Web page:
What is already done
By the moment we started to build database of settlements for the beginning of the XX century which will be additional helping material for verification of boundaries.
Now we are at pre-project phase and by today we have already:
compiled small database of bibliographic descriptions of maps from Russian archives and libraries with their Codes, which is presented in the Internet and could be searched. It is a prototype of bibliographic information service linked to our information system in future. In coming future we plan to establish the Z39.50 compliant distributed bibliographic database;
preparing data for digitization for the year 1914;
start to record metainformation on statistical datasets according Dublin core standard.
The most important conclusion of our presentation is that it is good time for an attempt to build Russian historical GIS.
There is a lot of old cartographic materials in various archives that will make a good basis for the GIS of Russian administrative boundaries, most of them available for researchers.
The accuracy of the old maps either corresponds to the modern maps, or they may be redrawn on modern maps and used anyway.
The work on the GIS of the administrative boundaries is now in starting phase. Timetable, volume and content of the system will depend on the small indirect funding that we already receive from our institutions and potential grants we are going to apply for. We would appreciated any opportunities of collaborative projects, open to any recommendation and ready to make our data compliant with the data of our potential partners.
Administrative division of the Russian state at the end of XVII century. Map. In Motherland [Rodina]. Moscow, 1996, Vol. 9.
Alexandrovskaia O.A. (1989). Emergence of Russian geography in XVIII century. [Stanovlenie geograficheskoi nauki v Rossii XVIII veka]. Moscow, ‘Nauka’.
Baransky N.N. (1926) Economic geography of the Soviet Union. Overview of the GOSPLAN regions. [Economicheskaia geografiia Sovetskogo Soiuza. Obzor po oblastiam Gosplana]. Moscow – Leningrad.
Crissman L.W. (2000). Draft database design and geocoding system, http://www.people.fas.harvard.edu/~chgis/work/design/chinastdb_1210.doc
Gedymin A.V. (1960) Experience of use of the General Bordering Survey documents in geographical research. In Voprosy geografii., vol. 50.
Got’e J.V. (1906). Map of old administrative division of the Zamoskovny krai in about 1650. Located at: Russian State Library, Map Dept. Index: Ko7/VII-16 Ko12/I-27,28. Published as annex to his books Zamoskovny krai v XVII veke. Moscow, 1906 and Materialy po istoricheskoi geografii Moskovskoi Rusi. Moscow, 1906.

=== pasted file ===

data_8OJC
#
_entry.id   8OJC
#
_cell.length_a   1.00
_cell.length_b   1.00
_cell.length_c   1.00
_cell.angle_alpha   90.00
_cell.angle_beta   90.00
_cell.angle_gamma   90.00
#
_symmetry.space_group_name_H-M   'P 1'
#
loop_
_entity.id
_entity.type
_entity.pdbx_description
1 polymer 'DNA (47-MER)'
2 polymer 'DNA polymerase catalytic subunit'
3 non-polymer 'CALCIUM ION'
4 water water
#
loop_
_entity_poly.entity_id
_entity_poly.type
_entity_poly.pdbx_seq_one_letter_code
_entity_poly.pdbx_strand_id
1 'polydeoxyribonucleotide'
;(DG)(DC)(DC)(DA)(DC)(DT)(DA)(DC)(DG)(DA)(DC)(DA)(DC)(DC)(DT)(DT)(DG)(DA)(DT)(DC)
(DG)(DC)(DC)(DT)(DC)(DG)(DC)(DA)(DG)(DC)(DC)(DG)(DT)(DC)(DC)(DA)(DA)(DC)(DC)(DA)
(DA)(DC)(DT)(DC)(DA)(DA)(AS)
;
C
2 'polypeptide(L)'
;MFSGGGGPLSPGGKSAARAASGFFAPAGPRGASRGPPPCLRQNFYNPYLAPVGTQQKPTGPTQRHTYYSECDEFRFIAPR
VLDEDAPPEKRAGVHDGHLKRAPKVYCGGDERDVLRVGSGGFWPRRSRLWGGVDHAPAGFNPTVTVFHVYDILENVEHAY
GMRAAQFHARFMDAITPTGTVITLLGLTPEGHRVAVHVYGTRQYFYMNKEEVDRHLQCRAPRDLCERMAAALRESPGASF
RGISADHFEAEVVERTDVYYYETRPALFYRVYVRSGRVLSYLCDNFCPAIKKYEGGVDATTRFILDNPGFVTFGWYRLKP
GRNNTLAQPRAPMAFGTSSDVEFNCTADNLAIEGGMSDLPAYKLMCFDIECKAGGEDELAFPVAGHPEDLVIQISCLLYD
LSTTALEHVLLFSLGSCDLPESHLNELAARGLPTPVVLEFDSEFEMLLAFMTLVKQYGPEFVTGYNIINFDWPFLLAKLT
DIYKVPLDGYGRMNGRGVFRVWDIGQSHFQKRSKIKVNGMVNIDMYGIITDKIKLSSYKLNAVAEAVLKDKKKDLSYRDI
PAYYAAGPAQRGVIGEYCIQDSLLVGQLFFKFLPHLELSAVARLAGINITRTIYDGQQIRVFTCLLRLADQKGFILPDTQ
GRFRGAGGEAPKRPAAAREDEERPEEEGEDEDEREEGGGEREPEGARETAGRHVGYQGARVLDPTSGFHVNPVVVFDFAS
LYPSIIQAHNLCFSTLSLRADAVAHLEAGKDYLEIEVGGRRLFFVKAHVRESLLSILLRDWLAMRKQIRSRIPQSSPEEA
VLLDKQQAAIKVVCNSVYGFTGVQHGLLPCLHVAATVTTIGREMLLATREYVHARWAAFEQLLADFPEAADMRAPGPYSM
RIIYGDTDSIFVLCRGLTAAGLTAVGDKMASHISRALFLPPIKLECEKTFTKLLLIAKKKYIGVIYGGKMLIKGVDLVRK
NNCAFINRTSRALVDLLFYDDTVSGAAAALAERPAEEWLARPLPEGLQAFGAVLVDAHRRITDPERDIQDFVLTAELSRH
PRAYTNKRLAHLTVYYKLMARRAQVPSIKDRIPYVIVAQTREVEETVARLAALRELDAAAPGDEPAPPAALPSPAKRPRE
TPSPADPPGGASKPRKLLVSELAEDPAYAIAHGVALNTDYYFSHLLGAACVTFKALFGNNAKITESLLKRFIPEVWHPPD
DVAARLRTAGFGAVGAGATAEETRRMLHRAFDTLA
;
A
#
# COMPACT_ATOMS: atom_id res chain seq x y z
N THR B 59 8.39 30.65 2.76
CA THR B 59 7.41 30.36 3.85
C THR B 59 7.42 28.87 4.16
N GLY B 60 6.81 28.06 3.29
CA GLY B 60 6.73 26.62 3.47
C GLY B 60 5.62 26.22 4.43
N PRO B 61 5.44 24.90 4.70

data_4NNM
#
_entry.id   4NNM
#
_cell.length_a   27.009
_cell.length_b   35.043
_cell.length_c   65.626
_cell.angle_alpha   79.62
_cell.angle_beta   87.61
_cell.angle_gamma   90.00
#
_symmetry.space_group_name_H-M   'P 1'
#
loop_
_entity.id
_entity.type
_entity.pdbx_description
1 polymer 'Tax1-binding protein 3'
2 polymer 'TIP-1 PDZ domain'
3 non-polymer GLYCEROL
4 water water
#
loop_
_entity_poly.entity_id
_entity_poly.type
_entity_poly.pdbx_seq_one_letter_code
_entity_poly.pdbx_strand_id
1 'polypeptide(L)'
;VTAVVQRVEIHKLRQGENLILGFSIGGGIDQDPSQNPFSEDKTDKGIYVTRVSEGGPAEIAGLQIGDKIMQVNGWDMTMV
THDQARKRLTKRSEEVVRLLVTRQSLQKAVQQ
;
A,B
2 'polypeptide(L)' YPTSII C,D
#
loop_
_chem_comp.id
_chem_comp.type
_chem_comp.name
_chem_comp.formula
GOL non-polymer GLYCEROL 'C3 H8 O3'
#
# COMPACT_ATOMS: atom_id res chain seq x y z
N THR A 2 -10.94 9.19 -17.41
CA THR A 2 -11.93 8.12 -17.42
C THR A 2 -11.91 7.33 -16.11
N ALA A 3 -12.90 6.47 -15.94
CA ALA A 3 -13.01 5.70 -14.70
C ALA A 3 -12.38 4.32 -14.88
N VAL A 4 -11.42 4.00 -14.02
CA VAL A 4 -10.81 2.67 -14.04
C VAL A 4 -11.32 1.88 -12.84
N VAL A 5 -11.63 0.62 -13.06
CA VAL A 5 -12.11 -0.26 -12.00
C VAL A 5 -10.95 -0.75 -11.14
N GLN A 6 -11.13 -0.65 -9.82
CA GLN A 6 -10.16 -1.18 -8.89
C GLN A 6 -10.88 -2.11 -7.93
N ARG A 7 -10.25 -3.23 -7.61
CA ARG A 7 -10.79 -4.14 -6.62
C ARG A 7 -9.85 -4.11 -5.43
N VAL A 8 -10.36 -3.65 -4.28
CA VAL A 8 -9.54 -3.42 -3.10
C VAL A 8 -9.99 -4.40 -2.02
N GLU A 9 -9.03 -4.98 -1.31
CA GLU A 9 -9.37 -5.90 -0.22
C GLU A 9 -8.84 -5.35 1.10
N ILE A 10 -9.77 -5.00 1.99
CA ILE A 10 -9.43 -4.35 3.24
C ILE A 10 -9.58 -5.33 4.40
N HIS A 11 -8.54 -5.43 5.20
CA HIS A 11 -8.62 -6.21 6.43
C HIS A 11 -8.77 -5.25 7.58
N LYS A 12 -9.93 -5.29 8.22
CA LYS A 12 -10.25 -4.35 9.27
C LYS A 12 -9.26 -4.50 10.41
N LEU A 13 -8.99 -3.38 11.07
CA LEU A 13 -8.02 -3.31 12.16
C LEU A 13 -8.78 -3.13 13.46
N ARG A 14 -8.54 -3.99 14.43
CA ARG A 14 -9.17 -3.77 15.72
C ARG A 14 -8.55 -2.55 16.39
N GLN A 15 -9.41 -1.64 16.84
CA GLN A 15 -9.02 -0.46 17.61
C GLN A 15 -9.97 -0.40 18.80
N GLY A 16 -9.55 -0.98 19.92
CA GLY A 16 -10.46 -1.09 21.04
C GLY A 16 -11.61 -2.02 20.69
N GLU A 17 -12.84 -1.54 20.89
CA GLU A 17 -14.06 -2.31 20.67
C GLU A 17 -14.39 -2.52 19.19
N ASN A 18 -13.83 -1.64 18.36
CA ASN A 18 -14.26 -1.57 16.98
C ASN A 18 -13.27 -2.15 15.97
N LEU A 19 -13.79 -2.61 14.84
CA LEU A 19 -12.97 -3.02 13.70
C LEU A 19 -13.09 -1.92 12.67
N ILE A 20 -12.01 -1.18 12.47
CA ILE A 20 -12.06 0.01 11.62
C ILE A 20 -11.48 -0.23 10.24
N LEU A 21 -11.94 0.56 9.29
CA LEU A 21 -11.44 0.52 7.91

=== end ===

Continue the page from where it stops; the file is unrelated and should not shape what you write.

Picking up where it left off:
Harley J.B. Maps, knowledge and power. In The iconography of landscape. Essays in symbolic representation, design and use of past environments. Ed. By D. Cosgrove. Cambridge University Press. Pp. 277 - 312.
Kabuzan V.M. (1981) Review of the sources on historical geography of Russian administrative division at 1720 – 1770. In: Historical geography of XVIIIth century Russia. [Istoricheskaia geografiia Rossii XVIII veka] vol. 2., Moscow
Karchevskii K.A., V.L. Nosevich, Yu.P. Rud’ko (2000). “Electronnyi atlas-spravochnik “Gubernia” in Proceedings of the conference “new information resources and technologies in historical study and education”, Moscow region, 6-9 April 2000
Karimov A.E. (1999) Russian Cadastral Surveys Before and After Peter the Great. in The Cartographic Journal, The British Cartographic Society. 36, 2. December 1999. pp. 125 - 132.
Kirilov I.K. (1977) The flourishing condition of the Russian State. [Tsvetushee sostoianie Vserossiiskogo Gosudarstva.] Moscow.
Kozharinov, A.V., O.V. Morozova (1995). Methodology of areals studies and Database “AREAL” in Computer Databases in botanic research, St.Petersburg, pp. 23 – 24.
Melnikova T.N. (1954) On the mathematical basis of the Russian maps of XVIII century. In Geograficheskii sbornik. Moscow – Leningrad. Vol. 3., pp. 117 – 130.
Postnikov A.V. (2001) Encounter at the roof of the world: politicians, spies and geographers in the struggle for Pamir. [Skhvatka na krushe mira: politiki, razvedchiki i geografy v borbe za Pamir]. Moscow
Postnikov A.V. (1998) Cartography and boundary making on the Pamir (Eighteen and Nineteen centuries). Terrae Incognitae. Vol. 30. Pp. 72-93.
Postnikov A.V. (1989). Large-scale mapping development in Russia. [Razvitie krupnomashtabnoi kartografii v Rossii]. Moscow.
Scott James C (1998). Seeing like a state : how certain schemes to improve the human condition have failed. New Haven. Yale University Press.
Shaw Denis J. B. (1996) Geographical practice and its significance in Peter the Great’s Russia. In Journal of Historical Geography, 22, 2 pp. 160-176.
Urness Carol (1990). Rybakov on Delisle Map of 1706. In New perspectives on Muscovite history : selected papers from the Fourth World Congress for Soviet and East Congress for Soviet and East European Studies. Harrogate, 1990 / edited by Lindsey. New York : St. Martin's Press, 1993. Pp. 24 - 34.
Share with your friends: